Propagation: Mycorrhizal fungus question

Discussion in 'Fungi, Lichens and Slime Molds' started by Laura C, Nov 28, 2008.

  1. Laura C

    Laura C Member

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    Does any one have any experience with adding myccorhizal fungus to a potted plant that would cause the plant to have problems? Can you add too much mycorrhizal fungus?

    Thanks
     
  2. Frog

    Frog Contributor Forums Moderator 10 Years

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    I don't have experience with this at all, but if you don't mind, may I make some speculations based on aspects I do know?

    Assuming it's a commercially prepared inoculum, would it have Nitrogen, Phosphorus etc included in the bag? I'm thinking an overdose of N/P/etc could cause problems for the plant.

    A commercially prepared inoculum would logically come in a few different types, so inoculum designed for a houseplant it would presumably contain an AM fungi, probably some species of Glomus, and I gather these are pretty "promiscuous," willing to hook up with many plant species.

    But I can't picture how an (reasonable) overdose of mycorrhizal inoculum by itself could cause a problem, since once all the root hairs of the plant are "colonized" there would not be a point of attachment for the excess fungi in the soil. So.... still speculating .... presumably the uninvolved Glomus would die back, or sit dormant in the soil. I don't think Glomus has the ability to attack/consume live plant parts, so that should not be a problem.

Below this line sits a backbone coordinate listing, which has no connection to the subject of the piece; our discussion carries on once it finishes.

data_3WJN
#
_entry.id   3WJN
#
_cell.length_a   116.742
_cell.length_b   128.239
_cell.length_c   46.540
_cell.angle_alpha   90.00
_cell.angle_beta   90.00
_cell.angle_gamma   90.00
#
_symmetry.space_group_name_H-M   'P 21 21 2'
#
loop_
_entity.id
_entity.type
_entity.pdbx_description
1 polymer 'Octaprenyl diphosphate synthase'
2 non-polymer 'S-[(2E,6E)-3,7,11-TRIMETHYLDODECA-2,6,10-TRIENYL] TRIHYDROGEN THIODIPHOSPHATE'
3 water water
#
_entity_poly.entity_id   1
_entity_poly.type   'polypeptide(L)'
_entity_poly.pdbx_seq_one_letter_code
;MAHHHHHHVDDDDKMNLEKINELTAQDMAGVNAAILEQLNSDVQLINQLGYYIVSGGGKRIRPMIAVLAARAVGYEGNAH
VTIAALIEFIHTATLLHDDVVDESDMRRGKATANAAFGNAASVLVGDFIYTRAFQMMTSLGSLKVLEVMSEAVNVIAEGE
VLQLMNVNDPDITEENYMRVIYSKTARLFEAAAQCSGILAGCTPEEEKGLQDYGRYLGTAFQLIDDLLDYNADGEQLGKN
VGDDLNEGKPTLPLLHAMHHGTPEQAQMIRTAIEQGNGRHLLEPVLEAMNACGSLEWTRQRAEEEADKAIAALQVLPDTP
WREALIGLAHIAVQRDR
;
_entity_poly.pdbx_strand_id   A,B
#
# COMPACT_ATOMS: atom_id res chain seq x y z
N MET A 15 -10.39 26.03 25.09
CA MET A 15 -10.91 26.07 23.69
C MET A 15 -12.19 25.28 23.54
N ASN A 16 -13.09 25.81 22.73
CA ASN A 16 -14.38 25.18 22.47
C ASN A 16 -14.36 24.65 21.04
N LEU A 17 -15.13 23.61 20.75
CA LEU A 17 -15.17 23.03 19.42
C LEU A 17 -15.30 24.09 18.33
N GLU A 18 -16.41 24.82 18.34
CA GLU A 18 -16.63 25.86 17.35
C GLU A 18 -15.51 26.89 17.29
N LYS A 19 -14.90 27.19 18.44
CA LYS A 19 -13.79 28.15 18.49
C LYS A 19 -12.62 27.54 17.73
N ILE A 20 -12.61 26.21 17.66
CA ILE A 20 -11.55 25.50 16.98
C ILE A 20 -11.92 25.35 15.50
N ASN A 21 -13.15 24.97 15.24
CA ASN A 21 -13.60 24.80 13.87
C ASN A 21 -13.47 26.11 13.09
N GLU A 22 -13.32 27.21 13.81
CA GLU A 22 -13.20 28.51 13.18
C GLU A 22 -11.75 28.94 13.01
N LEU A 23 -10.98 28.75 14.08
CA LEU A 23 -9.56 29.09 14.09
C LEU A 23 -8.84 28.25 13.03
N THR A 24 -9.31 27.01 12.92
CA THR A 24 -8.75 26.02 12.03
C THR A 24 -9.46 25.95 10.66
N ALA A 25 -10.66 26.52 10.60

If you had the wrong type of inoculum, containing EM fungi such as Pisolithus sp. I still can't picture how that would be a problem, as wouldn't it just die off or be dormant?

    Inoculum might make the soil a tastier substrate for other kinds of fungi, which might be inimical to plants, so ... can you see any fungal growth on the soil surface or on the plant?

    Hope something in there is helpful
    cheers,
    frog
     
  3. jimmyq

    jimmyq Well-Known Member 10 Years

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    I can't see how Myco could be a problem, the inoculum is either introduced or it isnt, the amount is irrelevant. If there is a fertilizer involved it would certainly be an issue.
     
  4. Laura C

    Laura C Member

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    OK, thanks, those are good answers. I think it was a fertilizer problem, or over-watering problem even, because otherwise the mycorrhizae seem to be working very well for other plants I have.

    Thanks!
     
  5. jimmyq

    jimmyq Well-Known Member 10 Years

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  6. Brainiac

    Brainiac Member

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  7. allelopath

    allelopath Well-Known Member 10 Years

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    Related: The Secret Language of Trees

     

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